The detection and characterisation of microbial contaminants in raw materials, intermediate and end products is important for improving product quality and process efficiency. The Detection project has addressed research needs that include concentration methods for the detection of extremely low numbers of microorganisms (Concentration), insight into the composition and outgrowth of the microbial spoilage population (Composition) and insight into the physiological state of spoilage microorganisms in order to reduce their survival in food processing and preservation conditions (Physiological state).
In the Concentration sub-project we developed milk pre-treatment methods based on proteolytic digestion. These methods have allowed the entrapment and enumeration of microorganisms on a microsieve. Experiments for the detection of spores in clear media by the microsieve method showed a detection limit of approximately 103 spores per ml. In the Composition sub-project we applied mass sequencing to monitor the spoilage population in a ready-to-eat rice meal, during spontaneous spoilage in the absence or presence of weak organic acids, in order to assess the effects of these acids on outgrowth and compare the results to those obtained by conventional plate counting. In addition, we monitored the presence and outgrowth of a mixture of bacterial spores in a soup matrix using a very similar approach. In the Physiological state sub-project, analysis of heterogeneity in the heat-stress-resistance of Bacillus subtilis was carried out using live/dead stains followed by single-cell analysis. The differences observed in stress sensitivity appeared subtle.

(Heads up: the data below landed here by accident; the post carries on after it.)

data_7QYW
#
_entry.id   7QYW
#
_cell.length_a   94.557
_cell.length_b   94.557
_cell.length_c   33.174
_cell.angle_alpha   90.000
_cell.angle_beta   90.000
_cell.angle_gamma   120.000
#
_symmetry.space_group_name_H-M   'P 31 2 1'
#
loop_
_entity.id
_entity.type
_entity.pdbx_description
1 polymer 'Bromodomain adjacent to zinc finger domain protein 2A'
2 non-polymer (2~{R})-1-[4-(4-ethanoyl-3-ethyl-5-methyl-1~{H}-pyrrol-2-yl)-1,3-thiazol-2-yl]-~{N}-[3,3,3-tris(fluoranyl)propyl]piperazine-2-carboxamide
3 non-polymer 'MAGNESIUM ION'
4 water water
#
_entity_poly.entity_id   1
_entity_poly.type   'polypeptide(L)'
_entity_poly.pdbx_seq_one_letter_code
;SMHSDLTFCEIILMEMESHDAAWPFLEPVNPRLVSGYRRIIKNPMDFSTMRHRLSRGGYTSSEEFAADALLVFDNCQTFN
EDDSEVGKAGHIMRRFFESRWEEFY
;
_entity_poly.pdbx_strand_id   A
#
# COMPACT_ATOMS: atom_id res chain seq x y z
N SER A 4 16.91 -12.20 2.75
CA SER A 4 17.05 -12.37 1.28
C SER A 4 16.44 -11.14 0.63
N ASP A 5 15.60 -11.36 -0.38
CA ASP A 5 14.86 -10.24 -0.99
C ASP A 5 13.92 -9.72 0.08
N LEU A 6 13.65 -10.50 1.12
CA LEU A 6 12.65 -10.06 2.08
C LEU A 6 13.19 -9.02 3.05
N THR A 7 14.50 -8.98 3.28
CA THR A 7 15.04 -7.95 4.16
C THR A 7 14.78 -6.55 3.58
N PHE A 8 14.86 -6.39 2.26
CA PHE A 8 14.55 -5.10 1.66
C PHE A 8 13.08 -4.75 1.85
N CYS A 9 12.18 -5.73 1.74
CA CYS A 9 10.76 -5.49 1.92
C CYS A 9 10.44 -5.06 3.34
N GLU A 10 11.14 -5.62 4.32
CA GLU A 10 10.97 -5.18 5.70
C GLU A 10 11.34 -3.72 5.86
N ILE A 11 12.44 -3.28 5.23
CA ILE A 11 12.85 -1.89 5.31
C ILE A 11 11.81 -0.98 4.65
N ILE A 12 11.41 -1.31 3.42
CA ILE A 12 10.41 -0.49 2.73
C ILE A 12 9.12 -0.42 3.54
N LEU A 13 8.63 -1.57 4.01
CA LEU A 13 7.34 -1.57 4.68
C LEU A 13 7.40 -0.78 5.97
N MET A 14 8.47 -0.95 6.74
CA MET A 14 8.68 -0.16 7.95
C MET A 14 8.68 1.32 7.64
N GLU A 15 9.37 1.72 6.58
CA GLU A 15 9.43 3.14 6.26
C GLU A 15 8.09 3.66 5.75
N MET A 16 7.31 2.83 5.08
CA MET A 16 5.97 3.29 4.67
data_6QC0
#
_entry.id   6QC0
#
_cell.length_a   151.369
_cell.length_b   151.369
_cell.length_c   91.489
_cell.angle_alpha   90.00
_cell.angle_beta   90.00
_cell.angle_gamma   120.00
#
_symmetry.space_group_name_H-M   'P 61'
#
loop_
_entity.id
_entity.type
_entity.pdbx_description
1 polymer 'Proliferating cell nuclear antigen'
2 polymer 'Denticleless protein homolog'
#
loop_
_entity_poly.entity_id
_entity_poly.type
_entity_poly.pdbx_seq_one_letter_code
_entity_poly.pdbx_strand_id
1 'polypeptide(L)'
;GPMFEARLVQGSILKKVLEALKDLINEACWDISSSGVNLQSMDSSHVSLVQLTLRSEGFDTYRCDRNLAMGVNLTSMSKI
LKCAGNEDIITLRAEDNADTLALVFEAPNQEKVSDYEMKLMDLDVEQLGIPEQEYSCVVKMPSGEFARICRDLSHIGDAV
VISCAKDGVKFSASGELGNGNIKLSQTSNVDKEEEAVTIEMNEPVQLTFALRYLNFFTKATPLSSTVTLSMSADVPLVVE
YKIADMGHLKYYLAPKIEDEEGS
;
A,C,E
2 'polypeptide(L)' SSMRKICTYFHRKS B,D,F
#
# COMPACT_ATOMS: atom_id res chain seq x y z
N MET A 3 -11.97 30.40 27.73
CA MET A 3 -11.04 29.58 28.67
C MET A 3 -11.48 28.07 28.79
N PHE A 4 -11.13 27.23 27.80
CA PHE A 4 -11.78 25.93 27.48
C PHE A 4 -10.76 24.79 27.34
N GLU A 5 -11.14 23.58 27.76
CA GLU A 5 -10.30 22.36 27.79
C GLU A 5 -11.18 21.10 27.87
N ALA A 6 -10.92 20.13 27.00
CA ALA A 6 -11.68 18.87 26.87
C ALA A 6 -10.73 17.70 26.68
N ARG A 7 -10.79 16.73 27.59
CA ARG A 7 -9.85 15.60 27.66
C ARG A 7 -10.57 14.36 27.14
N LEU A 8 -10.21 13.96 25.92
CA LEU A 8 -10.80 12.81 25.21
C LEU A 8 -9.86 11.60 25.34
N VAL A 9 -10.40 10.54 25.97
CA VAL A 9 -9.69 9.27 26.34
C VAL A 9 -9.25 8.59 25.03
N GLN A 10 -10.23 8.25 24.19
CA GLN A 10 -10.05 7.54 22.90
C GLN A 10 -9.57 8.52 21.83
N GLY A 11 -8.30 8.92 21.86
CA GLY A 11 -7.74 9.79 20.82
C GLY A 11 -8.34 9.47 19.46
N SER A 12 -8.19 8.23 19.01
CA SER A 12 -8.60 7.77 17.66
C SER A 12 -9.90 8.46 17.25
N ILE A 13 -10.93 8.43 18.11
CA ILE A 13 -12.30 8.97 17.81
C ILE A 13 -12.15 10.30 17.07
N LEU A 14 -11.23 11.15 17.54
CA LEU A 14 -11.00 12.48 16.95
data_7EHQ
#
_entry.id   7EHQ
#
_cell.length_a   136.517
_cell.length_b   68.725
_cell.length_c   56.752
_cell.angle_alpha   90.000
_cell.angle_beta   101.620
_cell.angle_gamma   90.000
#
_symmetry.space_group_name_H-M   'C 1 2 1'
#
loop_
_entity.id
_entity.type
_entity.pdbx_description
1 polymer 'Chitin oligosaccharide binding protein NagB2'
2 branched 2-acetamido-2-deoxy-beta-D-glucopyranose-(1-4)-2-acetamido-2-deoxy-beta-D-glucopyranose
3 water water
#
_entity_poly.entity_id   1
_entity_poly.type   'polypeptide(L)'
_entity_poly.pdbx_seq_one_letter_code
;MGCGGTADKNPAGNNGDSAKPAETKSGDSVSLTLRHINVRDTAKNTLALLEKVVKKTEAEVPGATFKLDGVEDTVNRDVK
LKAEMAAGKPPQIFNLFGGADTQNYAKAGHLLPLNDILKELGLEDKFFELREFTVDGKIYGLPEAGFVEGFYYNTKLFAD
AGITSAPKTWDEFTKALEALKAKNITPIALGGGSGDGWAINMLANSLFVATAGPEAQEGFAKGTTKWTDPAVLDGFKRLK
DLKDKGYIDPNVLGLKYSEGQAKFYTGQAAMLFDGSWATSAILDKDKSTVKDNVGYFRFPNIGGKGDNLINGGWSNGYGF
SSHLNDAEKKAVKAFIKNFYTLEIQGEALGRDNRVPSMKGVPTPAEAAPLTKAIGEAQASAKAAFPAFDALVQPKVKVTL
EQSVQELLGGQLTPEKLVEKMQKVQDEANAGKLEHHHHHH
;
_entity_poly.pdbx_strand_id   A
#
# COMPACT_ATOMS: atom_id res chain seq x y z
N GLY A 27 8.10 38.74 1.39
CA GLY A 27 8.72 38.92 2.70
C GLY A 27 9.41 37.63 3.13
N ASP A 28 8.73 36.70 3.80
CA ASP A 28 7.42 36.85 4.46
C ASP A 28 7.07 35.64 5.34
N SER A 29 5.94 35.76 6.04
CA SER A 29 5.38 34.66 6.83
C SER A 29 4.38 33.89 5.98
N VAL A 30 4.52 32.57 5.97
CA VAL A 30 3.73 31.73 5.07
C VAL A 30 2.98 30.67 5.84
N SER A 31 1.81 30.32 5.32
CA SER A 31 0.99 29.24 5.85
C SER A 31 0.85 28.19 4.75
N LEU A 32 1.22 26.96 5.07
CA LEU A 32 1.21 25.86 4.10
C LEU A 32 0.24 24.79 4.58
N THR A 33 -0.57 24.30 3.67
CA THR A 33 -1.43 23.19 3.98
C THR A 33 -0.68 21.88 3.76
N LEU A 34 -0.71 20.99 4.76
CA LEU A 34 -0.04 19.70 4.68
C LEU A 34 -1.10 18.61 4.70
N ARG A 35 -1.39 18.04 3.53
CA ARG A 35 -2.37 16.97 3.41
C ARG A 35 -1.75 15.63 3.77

The project was successfully completed in 2013 and has resulted in a paper in the peer-reviewed journal Applied Environmental Microbiology (Yu et al), and a cross-project collaboration with Biofilm and Detection – another project within the theme Food Safety and Preservation. The project also delivered a manuscript with active input from the two industry partners involved in the project. Moreover, the outcomes were received with interest at the SPOILERS 2013 congress in Quimper (France). A review on cultivation-independent detection of extremely low amounts of micro-organisms is under preparation, initiated by Wageningen UR Food & Biobased Research – one of the research partners in the project.